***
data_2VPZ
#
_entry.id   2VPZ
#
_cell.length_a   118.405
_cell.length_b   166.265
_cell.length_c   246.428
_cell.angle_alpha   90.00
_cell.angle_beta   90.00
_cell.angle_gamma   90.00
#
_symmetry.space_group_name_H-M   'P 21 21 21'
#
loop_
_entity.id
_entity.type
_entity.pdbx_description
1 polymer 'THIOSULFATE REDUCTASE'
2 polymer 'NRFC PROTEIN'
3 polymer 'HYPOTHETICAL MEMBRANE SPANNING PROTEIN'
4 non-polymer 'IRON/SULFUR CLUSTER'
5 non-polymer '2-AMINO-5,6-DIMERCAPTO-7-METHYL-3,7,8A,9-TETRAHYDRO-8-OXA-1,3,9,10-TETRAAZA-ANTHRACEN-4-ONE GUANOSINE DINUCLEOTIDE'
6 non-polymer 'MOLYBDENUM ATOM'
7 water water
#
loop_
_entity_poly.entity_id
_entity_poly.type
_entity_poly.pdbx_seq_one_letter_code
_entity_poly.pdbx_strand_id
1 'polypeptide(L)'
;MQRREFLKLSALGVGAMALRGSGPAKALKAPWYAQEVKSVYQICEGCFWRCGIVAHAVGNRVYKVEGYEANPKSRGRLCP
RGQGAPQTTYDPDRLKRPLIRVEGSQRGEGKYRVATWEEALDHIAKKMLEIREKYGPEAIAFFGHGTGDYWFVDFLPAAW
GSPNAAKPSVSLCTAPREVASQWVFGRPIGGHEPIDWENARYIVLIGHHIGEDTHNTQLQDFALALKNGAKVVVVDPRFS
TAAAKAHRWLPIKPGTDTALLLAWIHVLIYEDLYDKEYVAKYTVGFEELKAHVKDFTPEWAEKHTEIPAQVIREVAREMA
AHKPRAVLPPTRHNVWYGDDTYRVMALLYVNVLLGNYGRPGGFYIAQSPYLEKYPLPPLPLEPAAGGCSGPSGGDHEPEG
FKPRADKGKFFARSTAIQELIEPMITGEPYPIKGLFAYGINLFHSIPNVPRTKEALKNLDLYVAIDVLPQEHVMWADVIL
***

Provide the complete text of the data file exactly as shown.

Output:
data_2VPZ
#
_entry.id   2VPZ
#
_cell.length_a   118.405
_cell.length_b   166.265
_cell.length_c   246.428
_cell.angle_alpha   90.00
_cell.angle_beta   90.00
_cell.angle_gamma   90.00
#
_symmetry.space_group_name_H-M   'P 21 21 21'
#
loop_
_entity.id
_entity.type
_entity.pdbx_description
1 polymer 'THIOSULFATE REDUCTASE'
2 polymer 'NRFC PROTEIN'
3 polymer 'HYPOTHETICAL MEMBRANE SPANNING PROTEIN'
4 non-polymer 'IRON/SULFUR CLUSTER'
5 non-polymer '2-AMINO-5,6-DIMERCAPTO-7-METHYL-3,7,8A,9-TETRAHYDRO-8-OXA-1,3,9,10-TETRAAZA-ANTHRACEN-4-ONE GUANOSINE DINUCLEOTIDE'
6 non-polymer 'MOLYBDENUM ATOM'
7 water water
#
loop_
_entity_poly.entity_id
_entity_poly.type
_entity_poly.pdbx_seq_one_letter_code
_entity_poly.pdbx_strand_id
1 'polypeptide(L)'
;MQRREFLKLSALGVGAMALRGSGPAKALKAPWYAQEVKSVYQICEGCFWRCGIVAHAVGNRVYKVEGYEANPKSRGRLCP
RGQGAPQTTYDPDRLKRPLIRVEGSQRGEGKYRVATWEEALDHIAKKMLEIREKYGPEAIAFFGHGTGDYWFVDFLPAAW
GSPNAAKPSVSLCTAPREVASQWVFGRPIGGHEPIDWENARYIVLIGHHIGEDTHNTQLQDFALALKNGAKVVVVDPRFS
TAAAKAHRWLPIKPGTDTALLLAWIHVLIYEDLYDKEYVAKYTVGFEELKAHVKDFTPEWAEKHTEIPAQVIREVAREMA
AHKPRAVLPPTRHNVWYGDDTYRVMALLYVNVLLGNYGRPGGFYIAQSPYLEKYPLPPLPLEPAAGGCSGPSGGDHEPEG
FKPRADKGKFFARSTAIQELIEPMITGEPYPIKGLFAYGINLFHSIPNVPRTKEALKNLDLYVAIDVLPQEHVMWADVIL